Disclaimer: This story includes details of pregnancy loss that may be triggering for some.
“It was two weeks after my son’s first birthday, May 28, 2020. I had just finished breastfeeding and SURPRISE, we were pregnant. I was a mix of emotions but ultimately excited and grateful. We found out around 14 weeks that we were having a GIRL! I took all the standard tests. The genetics testing, glucose test, all the bloodwork (everything normal), and never missed a doctor appointment. At 20 weeks was her anatomy scan, strong heartbeat, all parts looking normal, lots of movement from the baby, and measuring right on track. 20 weeks was my last ultrasound in my pregnancy. I wasn’t sure why this was: I had heard from other mamas that this is what they are doing now due to ‘Covid,’ and although they didn’t do an ultrasound, they would always check her heartbeat with the Doppler and measure my fundal height, so I was just happy to hear that everything was on track.
38 weeks hit, I went to my appointment, for a great check-up, the measuring was spot on and the heartbeat was right where it should be. At this point in my pregnancy, I was having a hard time walking; my baby felt so big, but I just kept hearing from friends and my doctor that those muscles have been stretched before so that’s why my body is feeling this way. I looked small: nobody believed I was due in 2 weeks, even the day before she was due, a woman told me I looked like I was 6 months along. She couldn’t believe I was due tomorrow. These are the kind of comments (how small I looked) I heard all throughout my third trimester.
Going to the Doctor’s
At 39 weeks and 6 days (Sunday 2/7/21), I went to church, had a normal day with my family, and then went to bed like usual. I got up to pee a few times in the night and remember at 5:30 a.m. feeling my baby move after I had some water. She was always so active in my womb, much more active than my son ever was. I went back to sleep and woke up at about 7:30 a.m., got ready, took care of my son, had oatmeal and some decaf tea, like usual, and headed out to my 10 a.m. doctor’s appointment. My husband was home that day, so I asked if he would come with me since it was my due date and he could just sit in the car and wait with Colt while I was at my appointment. We could make it a little family fun car ride!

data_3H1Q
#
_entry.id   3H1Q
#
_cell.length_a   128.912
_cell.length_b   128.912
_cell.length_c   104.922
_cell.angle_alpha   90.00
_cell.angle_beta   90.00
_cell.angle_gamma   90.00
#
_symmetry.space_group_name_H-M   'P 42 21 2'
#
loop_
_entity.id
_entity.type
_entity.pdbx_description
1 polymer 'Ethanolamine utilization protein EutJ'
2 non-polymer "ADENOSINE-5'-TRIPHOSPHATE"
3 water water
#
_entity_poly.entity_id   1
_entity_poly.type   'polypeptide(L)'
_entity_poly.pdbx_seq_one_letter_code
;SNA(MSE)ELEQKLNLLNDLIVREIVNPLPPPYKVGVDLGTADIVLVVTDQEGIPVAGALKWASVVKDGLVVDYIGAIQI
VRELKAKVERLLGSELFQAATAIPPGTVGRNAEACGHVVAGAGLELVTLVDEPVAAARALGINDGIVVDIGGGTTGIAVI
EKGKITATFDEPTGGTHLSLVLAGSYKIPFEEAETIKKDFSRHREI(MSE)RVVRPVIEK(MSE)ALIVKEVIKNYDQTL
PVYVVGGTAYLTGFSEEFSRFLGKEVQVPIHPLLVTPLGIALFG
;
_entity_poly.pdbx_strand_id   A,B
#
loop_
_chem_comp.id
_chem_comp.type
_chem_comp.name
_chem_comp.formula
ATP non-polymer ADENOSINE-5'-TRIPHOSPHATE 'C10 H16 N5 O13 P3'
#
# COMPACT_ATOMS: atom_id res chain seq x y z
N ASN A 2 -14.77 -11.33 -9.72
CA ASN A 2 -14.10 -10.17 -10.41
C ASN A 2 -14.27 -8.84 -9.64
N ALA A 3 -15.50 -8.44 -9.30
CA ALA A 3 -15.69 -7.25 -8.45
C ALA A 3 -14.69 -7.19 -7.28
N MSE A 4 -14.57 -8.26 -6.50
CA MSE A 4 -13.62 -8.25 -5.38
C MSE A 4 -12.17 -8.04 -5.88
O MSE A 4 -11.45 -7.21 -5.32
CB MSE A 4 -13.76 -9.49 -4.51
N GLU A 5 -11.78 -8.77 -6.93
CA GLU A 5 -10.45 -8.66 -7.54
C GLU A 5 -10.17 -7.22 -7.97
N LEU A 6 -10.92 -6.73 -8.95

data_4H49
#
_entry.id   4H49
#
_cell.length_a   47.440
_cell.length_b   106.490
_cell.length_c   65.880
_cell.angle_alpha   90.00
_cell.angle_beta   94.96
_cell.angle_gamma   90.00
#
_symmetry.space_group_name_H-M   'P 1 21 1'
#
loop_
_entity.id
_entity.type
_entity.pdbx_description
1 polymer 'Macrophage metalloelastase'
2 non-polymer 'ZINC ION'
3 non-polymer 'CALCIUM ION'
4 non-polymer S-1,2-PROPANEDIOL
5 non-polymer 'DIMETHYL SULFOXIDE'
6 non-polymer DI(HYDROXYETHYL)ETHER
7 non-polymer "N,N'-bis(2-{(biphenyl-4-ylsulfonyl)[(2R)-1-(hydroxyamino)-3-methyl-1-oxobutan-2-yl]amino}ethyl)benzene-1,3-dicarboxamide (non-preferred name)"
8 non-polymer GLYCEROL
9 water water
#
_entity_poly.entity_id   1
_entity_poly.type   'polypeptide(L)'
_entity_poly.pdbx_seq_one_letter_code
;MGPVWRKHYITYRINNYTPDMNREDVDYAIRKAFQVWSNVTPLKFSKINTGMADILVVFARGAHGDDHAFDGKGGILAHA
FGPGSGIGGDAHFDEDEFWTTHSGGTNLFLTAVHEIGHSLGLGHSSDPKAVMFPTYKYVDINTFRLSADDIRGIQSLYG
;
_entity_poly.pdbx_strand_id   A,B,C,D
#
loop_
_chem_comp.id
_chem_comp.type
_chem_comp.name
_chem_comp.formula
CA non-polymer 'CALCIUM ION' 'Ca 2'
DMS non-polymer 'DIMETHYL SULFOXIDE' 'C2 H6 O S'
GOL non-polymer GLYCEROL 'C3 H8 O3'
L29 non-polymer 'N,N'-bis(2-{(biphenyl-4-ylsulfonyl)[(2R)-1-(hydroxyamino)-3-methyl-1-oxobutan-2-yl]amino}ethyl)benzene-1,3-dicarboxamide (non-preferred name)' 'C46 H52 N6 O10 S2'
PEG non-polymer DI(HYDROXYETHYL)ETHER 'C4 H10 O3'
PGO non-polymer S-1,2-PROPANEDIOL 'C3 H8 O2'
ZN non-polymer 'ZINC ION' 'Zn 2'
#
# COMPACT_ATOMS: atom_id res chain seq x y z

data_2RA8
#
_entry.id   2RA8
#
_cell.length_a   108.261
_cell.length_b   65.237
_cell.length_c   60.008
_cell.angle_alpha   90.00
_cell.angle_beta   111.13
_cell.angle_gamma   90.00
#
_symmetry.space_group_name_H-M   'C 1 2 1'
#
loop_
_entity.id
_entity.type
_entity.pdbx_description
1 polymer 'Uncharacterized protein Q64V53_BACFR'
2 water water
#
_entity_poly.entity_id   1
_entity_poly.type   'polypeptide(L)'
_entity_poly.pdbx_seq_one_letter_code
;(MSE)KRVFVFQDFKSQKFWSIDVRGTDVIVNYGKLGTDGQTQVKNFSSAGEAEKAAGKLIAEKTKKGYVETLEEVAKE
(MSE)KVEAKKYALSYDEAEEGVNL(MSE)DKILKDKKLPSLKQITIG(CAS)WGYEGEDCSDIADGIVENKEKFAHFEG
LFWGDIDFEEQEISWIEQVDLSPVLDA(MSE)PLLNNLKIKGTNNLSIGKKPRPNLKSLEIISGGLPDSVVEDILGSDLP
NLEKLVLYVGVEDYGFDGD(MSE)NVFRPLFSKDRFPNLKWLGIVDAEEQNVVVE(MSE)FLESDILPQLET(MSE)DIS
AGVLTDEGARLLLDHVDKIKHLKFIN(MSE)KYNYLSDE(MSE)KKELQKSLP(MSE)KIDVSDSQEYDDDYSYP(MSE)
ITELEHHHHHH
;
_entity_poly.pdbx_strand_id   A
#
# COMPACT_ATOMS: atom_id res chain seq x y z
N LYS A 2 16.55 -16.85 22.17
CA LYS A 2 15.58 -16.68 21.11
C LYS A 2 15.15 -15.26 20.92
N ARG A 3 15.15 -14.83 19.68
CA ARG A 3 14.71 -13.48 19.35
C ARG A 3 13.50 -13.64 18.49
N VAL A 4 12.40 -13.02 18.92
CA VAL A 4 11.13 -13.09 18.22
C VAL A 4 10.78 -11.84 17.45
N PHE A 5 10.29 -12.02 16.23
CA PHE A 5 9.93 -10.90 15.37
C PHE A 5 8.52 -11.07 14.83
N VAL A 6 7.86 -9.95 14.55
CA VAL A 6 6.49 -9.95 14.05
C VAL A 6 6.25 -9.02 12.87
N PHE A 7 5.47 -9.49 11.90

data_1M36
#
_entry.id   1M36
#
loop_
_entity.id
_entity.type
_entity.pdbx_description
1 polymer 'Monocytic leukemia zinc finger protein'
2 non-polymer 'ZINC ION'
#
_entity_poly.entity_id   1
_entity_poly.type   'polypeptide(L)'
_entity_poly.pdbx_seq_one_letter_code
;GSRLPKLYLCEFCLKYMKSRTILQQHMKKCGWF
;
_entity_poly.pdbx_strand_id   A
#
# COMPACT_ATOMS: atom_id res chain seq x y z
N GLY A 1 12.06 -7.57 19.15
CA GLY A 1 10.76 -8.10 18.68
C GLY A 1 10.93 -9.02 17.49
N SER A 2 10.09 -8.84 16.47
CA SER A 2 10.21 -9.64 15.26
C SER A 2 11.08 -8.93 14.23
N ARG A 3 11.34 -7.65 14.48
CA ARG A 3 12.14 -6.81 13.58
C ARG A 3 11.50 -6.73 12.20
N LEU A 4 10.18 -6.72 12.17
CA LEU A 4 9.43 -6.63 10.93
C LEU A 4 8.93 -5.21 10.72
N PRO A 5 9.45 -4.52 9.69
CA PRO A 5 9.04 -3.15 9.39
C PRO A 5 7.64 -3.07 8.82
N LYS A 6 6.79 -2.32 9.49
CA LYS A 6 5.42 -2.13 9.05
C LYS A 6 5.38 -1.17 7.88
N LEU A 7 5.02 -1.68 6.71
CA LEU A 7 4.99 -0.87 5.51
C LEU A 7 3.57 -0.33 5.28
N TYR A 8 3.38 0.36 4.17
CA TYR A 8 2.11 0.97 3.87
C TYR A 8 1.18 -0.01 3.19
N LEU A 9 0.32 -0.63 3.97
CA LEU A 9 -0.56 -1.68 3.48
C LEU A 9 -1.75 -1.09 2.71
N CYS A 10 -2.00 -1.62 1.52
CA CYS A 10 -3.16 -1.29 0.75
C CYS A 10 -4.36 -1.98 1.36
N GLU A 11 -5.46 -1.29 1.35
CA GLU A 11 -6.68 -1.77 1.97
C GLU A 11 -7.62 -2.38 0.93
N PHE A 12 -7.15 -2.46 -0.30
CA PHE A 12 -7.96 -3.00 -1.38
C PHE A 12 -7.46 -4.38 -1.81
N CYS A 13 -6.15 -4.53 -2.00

I got to Kaiser early that day and went in to see if I could hopefully be seen sooner. I walked through the lobby, went up the elevator, and stopped off at the restroom (of course). When I went to use the bathroom, I felt my baby kick or punch pretty hard on my bottom right side. I smiled and just said, ‘Oh, hello, honey,’ then left the restroom and went to my appointment down the hall.
They got me in early: I remember being in the patient room when the clock hit 10 a.m. My blood pressure was good at 127/73, my pulse was good, and I was feeling good. All the normal questions were asked and then my doctor reached up in the cabinet for the Doppler… brought it down to my belly, and there was nothing, she couldn’t find the heartbeat. She said, ‘Oh, maybe she is hiding in there! Let me get the ultrasound machine.’ I was happy to get to see my baby, as it had been a while since my last ultrasound.
She brought it in and put the cold jelly on my tummy fairly quickly; she found the heartbeat, but it was weak and dwindling…I can see it now, a few standing vertical lines and then a long straight horizontal line, then a few more standing vertical, and then another long straight horizontal. She rushed out of the room and said she was getting help. Two more doctors rushed in. They were scrambling with the ultrasound machine and saying to ‘call an ambulance.’
An Unexpected Emergency
One doctor got down in my face and said, ‘Okay, Casey, your baby’s heartbeat is dangerously low, in the 50s. You are going for an emergency c-section right now at Sutter hospital (the closest operating hospital). They are going to put you to sleep, please call your husband.’ In that moment, I didn’t believe this was happening, I had just felt my baby move, this machine had to be messed up! I thought maybe I needed something sweet to help her wake up in there or I needed to change positions. I was in complete disbelief. This just couldn’t be right.